Remember: tools are invoked by the current user's account and all permissions are set accordingly. Therefore, a tool can save files to a user's home directory, because the tool runs as that user.
This variable stores the session ID or session number of the currently running tool. It's the ID of the session you are currently using. You can assume it's unique.
Notice that your current SESSION number is visible in your browser URL when you are running a tool. Here's an example:
The USER variable stores the username of the user running the current tool.
The SESSIONDIR variable stores the current session directory of the current tool run. A separate directory is created for each new tool session. Since it is created in the current user's home directory, the tool can write to this directory.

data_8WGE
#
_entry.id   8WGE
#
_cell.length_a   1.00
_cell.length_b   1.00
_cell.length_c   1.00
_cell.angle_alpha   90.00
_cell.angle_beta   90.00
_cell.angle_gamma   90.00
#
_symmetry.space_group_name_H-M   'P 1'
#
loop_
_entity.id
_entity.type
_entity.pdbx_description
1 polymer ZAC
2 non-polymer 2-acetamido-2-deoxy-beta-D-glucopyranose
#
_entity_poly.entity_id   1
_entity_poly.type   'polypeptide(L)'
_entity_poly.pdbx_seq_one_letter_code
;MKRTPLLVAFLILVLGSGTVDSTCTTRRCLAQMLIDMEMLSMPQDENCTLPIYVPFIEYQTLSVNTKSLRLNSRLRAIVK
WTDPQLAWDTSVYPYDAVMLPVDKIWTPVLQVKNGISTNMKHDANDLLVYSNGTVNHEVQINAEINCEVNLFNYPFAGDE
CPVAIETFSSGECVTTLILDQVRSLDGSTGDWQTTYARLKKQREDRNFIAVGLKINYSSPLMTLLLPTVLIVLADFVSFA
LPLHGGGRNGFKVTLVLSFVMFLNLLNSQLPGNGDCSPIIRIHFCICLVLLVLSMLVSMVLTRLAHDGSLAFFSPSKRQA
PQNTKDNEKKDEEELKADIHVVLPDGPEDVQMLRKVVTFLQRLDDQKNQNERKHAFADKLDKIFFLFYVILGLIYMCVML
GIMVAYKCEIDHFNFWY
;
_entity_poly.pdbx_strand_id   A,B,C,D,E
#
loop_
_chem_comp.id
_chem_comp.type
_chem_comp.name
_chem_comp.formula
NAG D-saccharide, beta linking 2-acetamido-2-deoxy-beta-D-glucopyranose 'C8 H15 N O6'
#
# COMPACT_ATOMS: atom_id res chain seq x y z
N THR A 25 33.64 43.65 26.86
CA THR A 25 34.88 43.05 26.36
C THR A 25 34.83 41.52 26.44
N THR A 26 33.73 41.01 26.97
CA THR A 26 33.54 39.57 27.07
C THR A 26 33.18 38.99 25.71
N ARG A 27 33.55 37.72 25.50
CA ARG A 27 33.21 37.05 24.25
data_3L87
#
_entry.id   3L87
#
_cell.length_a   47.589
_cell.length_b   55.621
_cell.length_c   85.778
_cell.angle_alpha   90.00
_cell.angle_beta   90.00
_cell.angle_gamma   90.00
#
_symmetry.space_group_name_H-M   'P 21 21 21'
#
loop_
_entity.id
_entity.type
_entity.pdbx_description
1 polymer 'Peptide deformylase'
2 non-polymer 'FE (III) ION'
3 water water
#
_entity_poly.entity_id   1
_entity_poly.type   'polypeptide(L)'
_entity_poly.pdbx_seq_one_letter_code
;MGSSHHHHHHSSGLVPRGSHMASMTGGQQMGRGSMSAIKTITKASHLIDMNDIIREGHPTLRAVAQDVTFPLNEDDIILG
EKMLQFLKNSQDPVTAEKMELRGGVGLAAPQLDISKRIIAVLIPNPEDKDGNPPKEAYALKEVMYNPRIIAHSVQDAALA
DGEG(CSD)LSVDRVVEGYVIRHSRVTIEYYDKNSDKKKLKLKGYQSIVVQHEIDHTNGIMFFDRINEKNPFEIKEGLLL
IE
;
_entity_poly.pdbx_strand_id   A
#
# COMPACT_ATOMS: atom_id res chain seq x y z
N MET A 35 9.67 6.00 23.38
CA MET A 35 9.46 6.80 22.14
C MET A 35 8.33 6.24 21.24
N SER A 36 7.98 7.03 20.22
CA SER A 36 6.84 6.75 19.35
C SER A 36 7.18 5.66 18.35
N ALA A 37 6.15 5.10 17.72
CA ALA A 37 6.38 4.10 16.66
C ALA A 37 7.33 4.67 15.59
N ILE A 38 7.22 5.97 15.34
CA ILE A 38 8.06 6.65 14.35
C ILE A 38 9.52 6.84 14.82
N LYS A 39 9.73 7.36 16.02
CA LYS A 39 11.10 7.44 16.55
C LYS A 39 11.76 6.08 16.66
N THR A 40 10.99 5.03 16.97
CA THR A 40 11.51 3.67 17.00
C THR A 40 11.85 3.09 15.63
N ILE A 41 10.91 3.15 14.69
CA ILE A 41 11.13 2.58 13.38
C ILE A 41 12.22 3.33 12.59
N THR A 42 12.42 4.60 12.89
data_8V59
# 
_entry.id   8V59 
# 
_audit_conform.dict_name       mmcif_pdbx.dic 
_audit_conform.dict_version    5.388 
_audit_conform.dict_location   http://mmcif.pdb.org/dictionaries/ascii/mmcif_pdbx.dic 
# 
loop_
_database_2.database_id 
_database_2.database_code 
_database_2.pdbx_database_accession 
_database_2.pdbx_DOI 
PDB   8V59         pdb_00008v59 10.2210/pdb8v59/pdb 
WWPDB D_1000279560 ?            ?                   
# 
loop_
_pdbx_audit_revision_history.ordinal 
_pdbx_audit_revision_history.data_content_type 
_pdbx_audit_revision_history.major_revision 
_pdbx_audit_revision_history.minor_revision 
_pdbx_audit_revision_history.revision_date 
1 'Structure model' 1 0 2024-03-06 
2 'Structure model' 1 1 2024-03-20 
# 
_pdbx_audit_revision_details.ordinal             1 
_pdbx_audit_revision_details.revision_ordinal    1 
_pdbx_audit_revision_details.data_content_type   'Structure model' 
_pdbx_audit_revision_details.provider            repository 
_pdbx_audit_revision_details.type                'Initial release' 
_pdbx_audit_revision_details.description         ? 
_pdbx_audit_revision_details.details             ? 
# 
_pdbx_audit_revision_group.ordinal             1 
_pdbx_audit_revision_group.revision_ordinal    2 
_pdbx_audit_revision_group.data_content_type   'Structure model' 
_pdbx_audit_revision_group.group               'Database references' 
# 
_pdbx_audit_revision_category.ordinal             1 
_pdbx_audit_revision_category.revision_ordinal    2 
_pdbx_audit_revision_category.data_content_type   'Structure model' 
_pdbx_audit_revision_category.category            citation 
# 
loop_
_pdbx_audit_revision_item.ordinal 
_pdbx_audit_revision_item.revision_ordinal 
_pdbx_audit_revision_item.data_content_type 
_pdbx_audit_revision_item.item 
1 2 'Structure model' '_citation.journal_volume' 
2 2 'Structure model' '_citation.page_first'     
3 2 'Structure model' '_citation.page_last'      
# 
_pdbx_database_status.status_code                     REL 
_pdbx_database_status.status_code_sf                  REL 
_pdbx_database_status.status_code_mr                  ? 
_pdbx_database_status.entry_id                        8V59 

This is the recommended location for writing temporary files generated by your tool. Be mindful of the user's quota limits when writing temporary results. It's wise to delete these once the run is complete.
Session directories take the form:
The RESULTSDIR variable stores the results directory for the current tool run. It is located in the user's home directory. This is a good place to place simulation results and output for the user to access later.
Be mindful of the user's quota limits when writing results.
Results directories take the form:
This variable stores the present working directory.
This variable stores the full path to the user's home directory. This can be useful if a tool provides an option to save the user's current work. Tool developers should create a directory for the tool to save files relative to HOME, to prevent cluttering the user's home directory. For example, "$HOME/data/toolname".
Note that unlike the RESULTSDIR and SESSIONDIR described above, "$HOME/data/toolname" will not be created for each tool run.
Home directories take the form:
Accessing environment variables on the hub
For a full list of environment variables, type this in a Workspace terminal:
To view the value of an environment variable from the Workspace terminal (sh or bash shell, e.g.):
From Jupyter's Python kernel, for example, use the shell escape: